Volunteers clean up Du-Ku Highway after summer tourist season

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After two years of COVID lockdowns, tourists have been returning to some parts of the country this summer. However, due to the complicated epidemic prevention procedures for entering and leaving the country, international travel is still very restricted. With hundreds of millions of tourists choosing to travel domestically, Xinjiang has become China’s most popular tourist destination.

The average daily number of visitors to 5A-level national tourist attractions in Xinjiang increased from 19,000 in May, to 57,300 in June, and then to 110,000 in July. The total number of tourists is estimated to be four to five times greater than that.

While tourism brings huge economic benefits, it also brings serious problems, such as littering.

The Du-Ku Highway is a typical example. It runs from Dushanzi and ends in Kuqa, passing through scenic spots including Tangbra (known as “the Natural Gallery”), Nalati (“the Prairie in the Sky”), and Dalongchi (“the Mountain Pearl”).

“Once full of attractions, now full of garbage,” commented one recent visitor to the area.

There are parking lots every 10 kilometers for tourists to have a rest, enjoy the scenery and buy food. Unfortunately many visitors choose to leave behind their garbage.

“Used masks, fruit peel, empty cans, bottles, and food bags. There’s too much rubbish, especially in places where you can park,” said Wang Tao, a self-driving tourist from Beijing. He had visited the area prior to the pandemic and enjoyed his trip, but this time his experience was ruined by the trash.

However, Wang and many other tourists have not sat idly by. Instead, they became volunteers and cleaned up the area themselves. “Generally, we put the garbage we see into a large plastic bag and throw it into proper garbage bins. Sometimes, when there’s no garbage bin in the rest area, we will have to take them back to our hotel for disposal.”

Xinyuan County is one of the main towns along the Du-Ku Highway. Li Furong, director of the Culture and Tourism Bureau of Xinyuan County, told China Philanthropist Times: “The number of local sanitation workers is limited and we cannot clean up in time. The garbage truck removes 140 tons of garbage every day, but it is still not enough.”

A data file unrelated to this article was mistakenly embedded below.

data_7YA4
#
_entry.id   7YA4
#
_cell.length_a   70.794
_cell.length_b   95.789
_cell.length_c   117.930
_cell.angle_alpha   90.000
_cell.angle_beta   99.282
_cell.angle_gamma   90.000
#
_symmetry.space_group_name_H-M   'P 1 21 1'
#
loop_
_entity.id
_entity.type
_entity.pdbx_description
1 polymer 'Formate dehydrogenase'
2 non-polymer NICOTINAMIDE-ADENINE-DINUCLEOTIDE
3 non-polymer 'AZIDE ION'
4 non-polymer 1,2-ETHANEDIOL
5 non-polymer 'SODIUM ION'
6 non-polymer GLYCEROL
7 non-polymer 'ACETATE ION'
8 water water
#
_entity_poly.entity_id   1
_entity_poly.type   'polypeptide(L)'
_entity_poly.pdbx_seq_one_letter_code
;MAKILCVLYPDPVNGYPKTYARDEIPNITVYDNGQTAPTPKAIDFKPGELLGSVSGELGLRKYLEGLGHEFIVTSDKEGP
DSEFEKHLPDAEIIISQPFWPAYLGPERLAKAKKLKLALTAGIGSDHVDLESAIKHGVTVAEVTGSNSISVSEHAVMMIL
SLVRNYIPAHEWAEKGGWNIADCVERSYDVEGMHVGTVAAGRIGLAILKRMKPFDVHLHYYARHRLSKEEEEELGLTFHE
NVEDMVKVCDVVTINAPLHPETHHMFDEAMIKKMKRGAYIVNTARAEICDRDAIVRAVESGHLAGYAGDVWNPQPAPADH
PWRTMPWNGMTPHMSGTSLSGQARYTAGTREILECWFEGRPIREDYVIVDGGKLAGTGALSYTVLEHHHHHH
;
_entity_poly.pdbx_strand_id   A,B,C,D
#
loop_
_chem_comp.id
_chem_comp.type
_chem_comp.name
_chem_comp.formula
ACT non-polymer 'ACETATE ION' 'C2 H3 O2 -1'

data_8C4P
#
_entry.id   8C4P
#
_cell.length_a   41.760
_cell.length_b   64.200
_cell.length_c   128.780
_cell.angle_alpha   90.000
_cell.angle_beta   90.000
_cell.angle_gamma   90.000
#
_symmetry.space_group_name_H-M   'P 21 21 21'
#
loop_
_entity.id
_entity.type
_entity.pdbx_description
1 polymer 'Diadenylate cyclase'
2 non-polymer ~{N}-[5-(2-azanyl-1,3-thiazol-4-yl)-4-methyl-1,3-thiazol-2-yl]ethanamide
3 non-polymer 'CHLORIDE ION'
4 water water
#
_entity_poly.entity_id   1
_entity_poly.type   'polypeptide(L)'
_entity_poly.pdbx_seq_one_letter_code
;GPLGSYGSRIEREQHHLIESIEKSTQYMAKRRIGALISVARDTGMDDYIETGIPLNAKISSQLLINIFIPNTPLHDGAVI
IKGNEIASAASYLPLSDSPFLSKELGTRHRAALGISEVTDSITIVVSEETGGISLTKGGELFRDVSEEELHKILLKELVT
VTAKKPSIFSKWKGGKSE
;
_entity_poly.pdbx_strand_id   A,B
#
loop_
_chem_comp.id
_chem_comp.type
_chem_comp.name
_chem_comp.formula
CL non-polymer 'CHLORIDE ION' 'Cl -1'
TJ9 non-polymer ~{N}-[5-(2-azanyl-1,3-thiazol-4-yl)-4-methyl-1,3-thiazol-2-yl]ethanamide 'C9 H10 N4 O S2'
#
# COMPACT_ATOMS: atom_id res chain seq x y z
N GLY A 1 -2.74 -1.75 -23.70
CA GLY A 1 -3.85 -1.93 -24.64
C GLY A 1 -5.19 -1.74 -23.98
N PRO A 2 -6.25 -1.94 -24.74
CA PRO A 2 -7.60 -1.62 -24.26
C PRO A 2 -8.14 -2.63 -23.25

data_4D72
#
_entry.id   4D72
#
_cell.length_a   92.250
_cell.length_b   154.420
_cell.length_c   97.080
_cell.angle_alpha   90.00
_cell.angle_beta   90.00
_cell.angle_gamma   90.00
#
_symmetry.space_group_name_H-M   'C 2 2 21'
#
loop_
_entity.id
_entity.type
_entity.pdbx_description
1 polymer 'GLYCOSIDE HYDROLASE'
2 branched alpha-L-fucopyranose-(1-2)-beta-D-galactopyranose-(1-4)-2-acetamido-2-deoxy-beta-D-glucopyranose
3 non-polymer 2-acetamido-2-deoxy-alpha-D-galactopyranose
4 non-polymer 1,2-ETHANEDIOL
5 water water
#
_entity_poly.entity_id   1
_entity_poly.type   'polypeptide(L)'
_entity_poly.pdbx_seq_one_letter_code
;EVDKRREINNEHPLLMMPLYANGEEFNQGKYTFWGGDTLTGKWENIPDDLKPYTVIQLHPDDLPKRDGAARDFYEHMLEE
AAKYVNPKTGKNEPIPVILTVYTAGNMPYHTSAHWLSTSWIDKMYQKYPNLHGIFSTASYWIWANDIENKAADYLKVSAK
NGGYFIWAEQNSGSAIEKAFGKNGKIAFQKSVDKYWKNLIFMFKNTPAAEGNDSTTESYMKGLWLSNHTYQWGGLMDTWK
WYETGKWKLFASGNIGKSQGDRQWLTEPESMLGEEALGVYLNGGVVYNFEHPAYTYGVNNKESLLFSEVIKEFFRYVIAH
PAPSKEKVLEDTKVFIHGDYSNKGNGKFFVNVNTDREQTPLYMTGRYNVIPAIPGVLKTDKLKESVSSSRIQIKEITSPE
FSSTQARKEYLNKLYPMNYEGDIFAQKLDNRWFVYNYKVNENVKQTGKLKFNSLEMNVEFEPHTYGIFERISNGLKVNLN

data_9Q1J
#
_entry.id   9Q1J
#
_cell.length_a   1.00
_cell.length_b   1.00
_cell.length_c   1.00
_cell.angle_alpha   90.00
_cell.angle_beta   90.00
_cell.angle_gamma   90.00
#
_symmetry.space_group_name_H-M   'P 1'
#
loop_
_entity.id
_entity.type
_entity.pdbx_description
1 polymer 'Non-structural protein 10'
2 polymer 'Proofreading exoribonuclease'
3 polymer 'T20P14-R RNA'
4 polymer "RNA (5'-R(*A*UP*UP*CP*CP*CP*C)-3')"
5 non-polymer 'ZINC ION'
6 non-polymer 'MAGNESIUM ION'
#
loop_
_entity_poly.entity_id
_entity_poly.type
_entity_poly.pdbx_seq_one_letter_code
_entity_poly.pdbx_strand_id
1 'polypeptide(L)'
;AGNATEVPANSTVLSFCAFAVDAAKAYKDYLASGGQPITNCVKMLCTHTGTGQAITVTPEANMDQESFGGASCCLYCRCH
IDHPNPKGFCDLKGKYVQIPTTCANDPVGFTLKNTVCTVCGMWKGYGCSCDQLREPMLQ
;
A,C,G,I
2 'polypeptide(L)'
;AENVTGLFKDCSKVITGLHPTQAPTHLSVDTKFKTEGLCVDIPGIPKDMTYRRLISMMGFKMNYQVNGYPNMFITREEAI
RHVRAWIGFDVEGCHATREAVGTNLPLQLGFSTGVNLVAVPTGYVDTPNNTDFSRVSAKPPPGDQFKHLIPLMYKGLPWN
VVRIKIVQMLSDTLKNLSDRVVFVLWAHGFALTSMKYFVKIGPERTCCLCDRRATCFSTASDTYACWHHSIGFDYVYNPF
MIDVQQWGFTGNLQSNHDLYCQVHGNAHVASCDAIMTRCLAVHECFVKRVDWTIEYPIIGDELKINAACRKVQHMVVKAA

On July 25, the Xinyuan County Party Committee held a meeting and decided to set up a special government group for sanitation work, and promised to allocate local funds, to add garbage collection points, and to increase the number of sanitation workers.

Li emphasized that to solve the problem, they must rely on tourists changing their attitudes toward the environment, otherwise, no matter how much human and material resources the government invests, it will not be enough.

He Jiaolong, deputy director of the Xinjiang Ili Prefecture Bureau of Culture and Tourism, pointed out that many sanitation staff work 20 hours a day. With such a large workload, recruitment is very difficult.

The possible role of NGOs

The current situation on the Du-Ku Highway is similar to that of the No. 318 Highway a decade ago. The garbage problem caused by a large number of tourists had a serious impact on the environment along the 2,140-km Sichuan-Tibet national road.

The China Foundation for Children’s Art and Culture (CFCAC), an NGO, stepped in with a special fund called the Beautiful Traveler Convention, aiming to advocate a “more civilized, green, healthy and happy travel concept”.

Over the past nine years, more than two million volunteers have joined the action, calling on more tourists to clean up their garbage and to comply with local regulations.

Fifty-two service stations have been established along the highway for garbage collection, and volunteers now distribute environmental posters, green bags, and other materials to tourists.

The volunteers are also responsible for sorting the collected garbage and transferring it to developed areas for processing and recycling.

According to Shi Ning, director of the special fund management committee, the garbage on No. 318 Highway has been reduced by 60 percent, according to their survey data.

He believes that the success can be completely replicated on the Du-Ku Highway.